South African cellist, singer, and composer Abel Selaocoe has a remarkable and inventive approach. Taking the cello to places rarely explored, he showcases the tremendous range of expression of the cello from the classics through non-Western musical traditions. His extraordinary vocal range and improvisational skills lend an added dimension—singular sounds from his African language and the use of body percussion, thereby fusing cultures, traditions, and genres.
Chesaba – Ka Bohaleng
A multi-talented innovator, his demeanor is welcoming and outgoing. The audience is drawn in. But behind the scenes, the rehearsal process is radically different than the musicians are accustomed to! Professional classical musicians are able to effortlessly translate and interpret the notes on a page of music into beautiful sounds, but most of us are not trained or very comfortable improvising. For this program, many of the pieces were taught orally by Abel, without any printed sheet music. The Artistic Planning Manager of the SPCO, Jonathan Posthuma, sat in on rehearsals scribbling notes, taking dictations, and otherwise trying to put together music for the musicians. They did an amazing job in the short amount of time to learn the complex rhythms. Posthuma also arranged some of the other works performed that night including the Heiliger Dankgesang movement from Beethoven’s String Quartet No. 15 Op. 132 for the five-string sections: Violin I, Violin II, Viola, Cello, and Double bass.
The result was a true collaborative effort to bring this singular and mesmerizing music to audiences. When I heard the performance, I thought Selaocoe changed the way many of us are accustomed to listening.
The program began with the Beethoven. It was written after a bout of sickness, and unusually enough for Beethoven, he expressed his joy at overcoming his illness in the third movement of the quartet. It is entitled, “Song of Thanksgiving to the Deity from a convalescent in the Lydian mode”, and intended as a musical prayer, profound, one in which Beethoven grapples with mortality. Its length, fifteen minutes, (and some play it even slower) is in itself a challenge for the performers. The structure comprises three molto adagio chorale sections interspersed with two quicker andante sections, that seem light-hearted in contrast.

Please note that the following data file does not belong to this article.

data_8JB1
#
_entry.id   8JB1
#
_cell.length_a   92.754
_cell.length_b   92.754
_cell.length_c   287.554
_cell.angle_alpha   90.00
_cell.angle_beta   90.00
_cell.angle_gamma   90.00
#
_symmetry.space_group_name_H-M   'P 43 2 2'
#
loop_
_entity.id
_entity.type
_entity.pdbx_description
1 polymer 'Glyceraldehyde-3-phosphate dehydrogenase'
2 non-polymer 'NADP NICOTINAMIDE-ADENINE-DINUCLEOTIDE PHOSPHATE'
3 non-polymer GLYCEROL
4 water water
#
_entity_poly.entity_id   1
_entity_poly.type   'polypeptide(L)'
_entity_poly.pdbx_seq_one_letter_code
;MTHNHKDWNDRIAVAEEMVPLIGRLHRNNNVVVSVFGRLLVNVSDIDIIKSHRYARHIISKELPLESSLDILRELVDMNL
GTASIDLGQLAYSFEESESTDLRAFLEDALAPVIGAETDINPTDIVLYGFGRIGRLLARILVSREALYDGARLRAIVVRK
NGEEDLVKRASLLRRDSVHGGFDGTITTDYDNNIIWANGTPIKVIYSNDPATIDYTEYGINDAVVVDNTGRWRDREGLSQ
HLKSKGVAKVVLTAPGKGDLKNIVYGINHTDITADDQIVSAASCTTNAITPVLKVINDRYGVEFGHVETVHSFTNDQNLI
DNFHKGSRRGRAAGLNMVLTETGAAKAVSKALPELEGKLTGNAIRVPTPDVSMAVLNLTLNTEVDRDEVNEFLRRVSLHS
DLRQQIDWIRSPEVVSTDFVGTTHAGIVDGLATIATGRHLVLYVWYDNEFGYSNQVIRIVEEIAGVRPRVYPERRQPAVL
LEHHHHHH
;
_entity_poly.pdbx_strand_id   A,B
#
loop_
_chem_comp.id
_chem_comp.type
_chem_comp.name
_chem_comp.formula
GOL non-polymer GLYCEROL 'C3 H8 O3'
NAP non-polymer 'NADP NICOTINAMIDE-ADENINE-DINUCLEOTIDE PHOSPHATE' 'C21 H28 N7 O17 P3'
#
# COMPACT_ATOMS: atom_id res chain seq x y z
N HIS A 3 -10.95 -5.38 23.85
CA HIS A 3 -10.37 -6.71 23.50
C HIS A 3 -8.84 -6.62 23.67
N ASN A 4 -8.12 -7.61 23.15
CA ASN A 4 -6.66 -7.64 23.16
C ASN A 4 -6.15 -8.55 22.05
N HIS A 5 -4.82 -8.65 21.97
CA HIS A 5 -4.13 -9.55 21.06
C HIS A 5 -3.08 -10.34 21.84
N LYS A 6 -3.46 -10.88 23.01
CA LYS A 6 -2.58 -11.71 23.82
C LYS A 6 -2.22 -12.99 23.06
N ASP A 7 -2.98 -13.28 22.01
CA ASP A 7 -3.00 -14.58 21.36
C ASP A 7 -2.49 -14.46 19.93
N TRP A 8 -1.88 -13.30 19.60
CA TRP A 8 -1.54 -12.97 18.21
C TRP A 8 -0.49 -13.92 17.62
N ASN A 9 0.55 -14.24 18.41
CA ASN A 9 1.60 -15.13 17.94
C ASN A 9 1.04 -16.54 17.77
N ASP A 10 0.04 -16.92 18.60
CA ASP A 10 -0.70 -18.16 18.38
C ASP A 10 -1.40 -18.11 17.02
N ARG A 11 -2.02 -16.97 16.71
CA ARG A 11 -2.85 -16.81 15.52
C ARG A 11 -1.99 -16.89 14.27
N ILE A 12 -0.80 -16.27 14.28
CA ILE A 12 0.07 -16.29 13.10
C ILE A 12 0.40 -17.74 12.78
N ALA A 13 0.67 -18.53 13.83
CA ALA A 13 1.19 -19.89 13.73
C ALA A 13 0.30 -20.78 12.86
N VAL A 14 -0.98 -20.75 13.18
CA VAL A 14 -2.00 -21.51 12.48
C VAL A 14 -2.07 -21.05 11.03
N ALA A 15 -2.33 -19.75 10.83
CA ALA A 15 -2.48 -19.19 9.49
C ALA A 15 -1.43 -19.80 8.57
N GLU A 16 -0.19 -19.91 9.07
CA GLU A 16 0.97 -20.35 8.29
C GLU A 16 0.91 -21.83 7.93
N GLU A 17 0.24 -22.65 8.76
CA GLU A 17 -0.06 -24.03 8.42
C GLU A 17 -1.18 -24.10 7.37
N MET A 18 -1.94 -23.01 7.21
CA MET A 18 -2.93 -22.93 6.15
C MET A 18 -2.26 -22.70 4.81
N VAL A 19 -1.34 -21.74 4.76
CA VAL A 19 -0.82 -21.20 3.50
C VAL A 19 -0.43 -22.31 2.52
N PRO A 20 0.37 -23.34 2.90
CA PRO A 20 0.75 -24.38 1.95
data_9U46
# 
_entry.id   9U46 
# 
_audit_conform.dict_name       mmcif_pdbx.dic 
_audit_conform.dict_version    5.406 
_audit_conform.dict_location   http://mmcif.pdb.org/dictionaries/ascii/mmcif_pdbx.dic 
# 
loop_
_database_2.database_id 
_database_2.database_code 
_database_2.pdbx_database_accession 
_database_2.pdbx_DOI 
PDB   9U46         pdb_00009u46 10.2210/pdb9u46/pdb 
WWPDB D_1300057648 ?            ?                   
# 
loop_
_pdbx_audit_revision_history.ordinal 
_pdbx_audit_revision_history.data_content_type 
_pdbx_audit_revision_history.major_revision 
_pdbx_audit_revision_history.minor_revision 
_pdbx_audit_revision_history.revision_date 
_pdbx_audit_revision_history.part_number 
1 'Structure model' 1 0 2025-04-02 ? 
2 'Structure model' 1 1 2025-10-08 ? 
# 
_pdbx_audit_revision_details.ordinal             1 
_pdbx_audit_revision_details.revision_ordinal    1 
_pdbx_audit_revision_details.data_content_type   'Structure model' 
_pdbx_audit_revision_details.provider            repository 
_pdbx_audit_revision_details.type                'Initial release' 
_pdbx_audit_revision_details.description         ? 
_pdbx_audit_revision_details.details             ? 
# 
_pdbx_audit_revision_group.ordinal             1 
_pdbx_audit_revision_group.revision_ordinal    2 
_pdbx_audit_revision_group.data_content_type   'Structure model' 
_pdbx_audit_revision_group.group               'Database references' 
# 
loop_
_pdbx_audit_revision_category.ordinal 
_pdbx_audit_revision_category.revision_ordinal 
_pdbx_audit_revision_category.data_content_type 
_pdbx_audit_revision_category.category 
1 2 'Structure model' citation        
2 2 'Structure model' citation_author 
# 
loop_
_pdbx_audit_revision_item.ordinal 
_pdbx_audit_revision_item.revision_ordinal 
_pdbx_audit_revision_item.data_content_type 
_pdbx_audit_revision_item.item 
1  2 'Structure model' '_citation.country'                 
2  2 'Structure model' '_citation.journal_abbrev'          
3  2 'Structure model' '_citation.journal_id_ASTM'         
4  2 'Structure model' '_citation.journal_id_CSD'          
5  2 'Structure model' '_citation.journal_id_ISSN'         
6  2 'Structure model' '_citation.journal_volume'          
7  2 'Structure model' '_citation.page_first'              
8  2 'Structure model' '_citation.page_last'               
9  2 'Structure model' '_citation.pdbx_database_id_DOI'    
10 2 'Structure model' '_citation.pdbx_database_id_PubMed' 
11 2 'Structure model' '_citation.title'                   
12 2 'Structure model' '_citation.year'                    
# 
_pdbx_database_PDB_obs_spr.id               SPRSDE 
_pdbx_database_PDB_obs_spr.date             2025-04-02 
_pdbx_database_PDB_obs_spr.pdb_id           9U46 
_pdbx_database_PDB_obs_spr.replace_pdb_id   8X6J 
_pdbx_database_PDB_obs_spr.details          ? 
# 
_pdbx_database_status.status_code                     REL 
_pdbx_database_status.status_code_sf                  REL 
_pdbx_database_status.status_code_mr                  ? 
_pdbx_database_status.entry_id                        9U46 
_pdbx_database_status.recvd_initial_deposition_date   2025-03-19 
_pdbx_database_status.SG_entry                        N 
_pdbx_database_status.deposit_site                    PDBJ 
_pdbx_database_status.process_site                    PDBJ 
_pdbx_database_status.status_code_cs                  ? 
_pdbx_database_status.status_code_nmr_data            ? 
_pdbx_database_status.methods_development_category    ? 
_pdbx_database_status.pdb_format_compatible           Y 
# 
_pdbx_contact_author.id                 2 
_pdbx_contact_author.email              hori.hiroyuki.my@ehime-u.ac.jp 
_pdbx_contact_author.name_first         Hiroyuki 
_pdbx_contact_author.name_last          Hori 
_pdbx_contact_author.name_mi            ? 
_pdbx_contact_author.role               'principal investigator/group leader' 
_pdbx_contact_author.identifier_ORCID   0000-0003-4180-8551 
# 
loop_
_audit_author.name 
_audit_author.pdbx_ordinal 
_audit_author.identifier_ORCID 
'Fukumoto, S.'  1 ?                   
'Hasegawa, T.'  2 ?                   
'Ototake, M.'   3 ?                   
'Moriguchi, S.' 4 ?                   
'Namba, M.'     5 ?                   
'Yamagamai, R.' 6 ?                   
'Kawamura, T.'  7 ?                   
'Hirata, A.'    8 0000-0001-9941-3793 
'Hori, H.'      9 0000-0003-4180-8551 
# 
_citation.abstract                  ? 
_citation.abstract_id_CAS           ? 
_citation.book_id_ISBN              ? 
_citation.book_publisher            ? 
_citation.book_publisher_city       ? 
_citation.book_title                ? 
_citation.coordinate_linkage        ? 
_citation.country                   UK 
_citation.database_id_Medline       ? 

The SPCO musicians played it with reverence, and the serenity of the very slow sections suspended us as they drew long bows, hymn-like, breathing as a small ensemble would. What followed was completely different.
As musicians we try to emulate effortlessness and we attempt to produce the qualities of singing on our instruments. With Selaocoe everything arises from song. His voice, a resonant baritone, suddenly nosedives into guttural low bass notes, via Xhosa-style throat singing. (Corresponding in pitch to the low D on the cello’s lowermost string the C string.) He also incorporates the “click” sound of several South African languages, and vocal percussion, creating sounds using his lips, tongue, teeth, and voice. Add to these sounds cello pyrotechniques: complex rhythms, left hand pizzicato, double notes, tremolo, glissandos—the result—nothing we’ve heard before as classical music audiences!
Abel Selaocoe (cello): Ka bohaleng, Iquawe and Bach Sarabande
Accompanying his improvisatory cello-playing was the willing SPCO ensemble, with a percussionist on maracas and bongo drums imitating Selaocoe’s pulsating, animated flourishes. The audience was on the edge of their seats. We witnessed remarkable effortlessness, an innate physical ability, irresistible energy, wonderous virtuosity, and versatility, especially in his own compositions, and he stretched our sensibilities. But his deep, profound, and unapologetic emotion touched our hearts, communicating in ways words cannot.
The reviews were effusive. Rob Hubbard of the Minneapolis Star Tribune, said, “Thursday night’s concert was among the most thrilling I’ve experienced… Selaocoe is a unique artist with a diverse but beautifully blended set of influences…and should make his SPCO concerts a required destination for anyone seeking fresh terrain to explore for the ears, minds and hearts.”
Abel Selaocoe & Yo-Yo Ma record Ibuyile I’Africa / Africa is Back
Selaocoe started playing music at the age of nine in Sebokeng in Southern Gauteng just outside of Johannesburg and he graduated from the Royal Northern College of Music, Manchester, in 2018. He studied and performed standard cello concertos, sonatas, short pieces, and chamber music. Today collaborations with artists of every stripe have led Selaocoe to curate unique and memorable programs, with music and musicians from across the globe. His new album Where is Home was released in 2023 on Warner Classics. This is one to get!
Where Is Home (Hae Ke Kae) by Abel Selaocoe – African music meets the Baroque
In May of 2021, Abel became the inaugural ‘Power Up Music Creator’ participant in a “new initiative to address anti-Black racism and racial disparities in the music sector.” There is no limit to this artist as far as I’m concerned, and I expect he will make a huge impact.
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